I still recall one young woman. The elders had been reaching out to her repeatedly, with no success. She was put under discipline, and eventually she withdrew from the church. So there was no happy ending (as far as we could see). But after she left, I had the opportunity to speak with her. And she said a surprising thing: that though she always put up high walls against the elders, and as “irritating” as they were, she always knew that the elders loved her. She knew they would keep calling, keep showing up, even as she wandered. And somehow that was an encouragement to her. Maybe God will use that experience of the church’s care to draw her back one day…
I’m sure that not all our straying members appreciate the efforts of the elders, but we should never discount the power of a Christ-like love.
The work of blowing the trumpet can also be hard because there is so little response. An elder wonders: What does discipline look like when my phone calls aren’t being answered? How do I pursue someone who keeps shutting the door on me?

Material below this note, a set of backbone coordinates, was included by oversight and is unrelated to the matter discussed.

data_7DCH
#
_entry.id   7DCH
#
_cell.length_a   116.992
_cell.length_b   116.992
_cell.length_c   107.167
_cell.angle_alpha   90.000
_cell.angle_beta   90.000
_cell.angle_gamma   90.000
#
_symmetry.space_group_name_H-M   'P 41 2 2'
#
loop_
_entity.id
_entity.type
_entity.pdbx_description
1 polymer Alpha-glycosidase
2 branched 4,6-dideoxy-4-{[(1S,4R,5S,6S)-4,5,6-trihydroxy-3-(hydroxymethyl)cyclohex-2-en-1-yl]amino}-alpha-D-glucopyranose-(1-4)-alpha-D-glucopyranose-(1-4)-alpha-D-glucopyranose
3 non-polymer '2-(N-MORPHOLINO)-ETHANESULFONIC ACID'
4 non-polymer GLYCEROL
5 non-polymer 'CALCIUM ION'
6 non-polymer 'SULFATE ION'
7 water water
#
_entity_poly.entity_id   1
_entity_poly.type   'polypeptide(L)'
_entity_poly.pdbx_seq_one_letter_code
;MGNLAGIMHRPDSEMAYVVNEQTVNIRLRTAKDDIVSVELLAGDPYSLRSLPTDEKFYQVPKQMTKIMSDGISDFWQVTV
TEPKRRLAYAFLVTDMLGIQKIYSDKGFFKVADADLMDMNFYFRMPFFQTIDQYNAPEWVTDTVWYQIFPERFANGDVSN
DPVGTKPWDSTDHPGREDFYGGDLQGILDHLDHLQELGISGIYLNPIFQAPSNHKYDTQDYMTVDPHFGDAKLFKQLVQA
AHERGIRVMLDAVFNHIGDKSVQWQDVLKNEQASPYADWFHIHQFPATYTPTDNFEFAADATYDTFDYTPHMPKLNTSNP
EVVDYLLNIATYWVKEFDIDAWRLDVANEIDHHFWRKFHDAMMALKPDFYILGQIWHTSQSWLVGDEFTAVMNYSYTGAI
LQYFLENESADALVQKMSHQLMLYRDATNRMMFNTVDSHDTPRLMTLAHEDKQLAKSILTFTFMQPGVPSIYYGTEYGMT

Then I’d ask again: Are you still sounding the trumpet? Has this brother or sister heard the truth from you? Maybe you haven’t had a normal visit with them for more than three years, but perhaps you texted them, or wrote them a pastoral letter, or dropped in at their house and had an awkward conversation at the front door.
Have you, in one way or another, sounded the trumpet to warn them that they’re going to die apart from Christ? This is what God calls us to do.
We have to do it, because the prospect of failure is terrifying. We know what happened to Judah in the time of Ezekiel. They did not repent, so the temple was destroyed and thousands more were taken into exile. The sword came, and the blood of many was on their own head.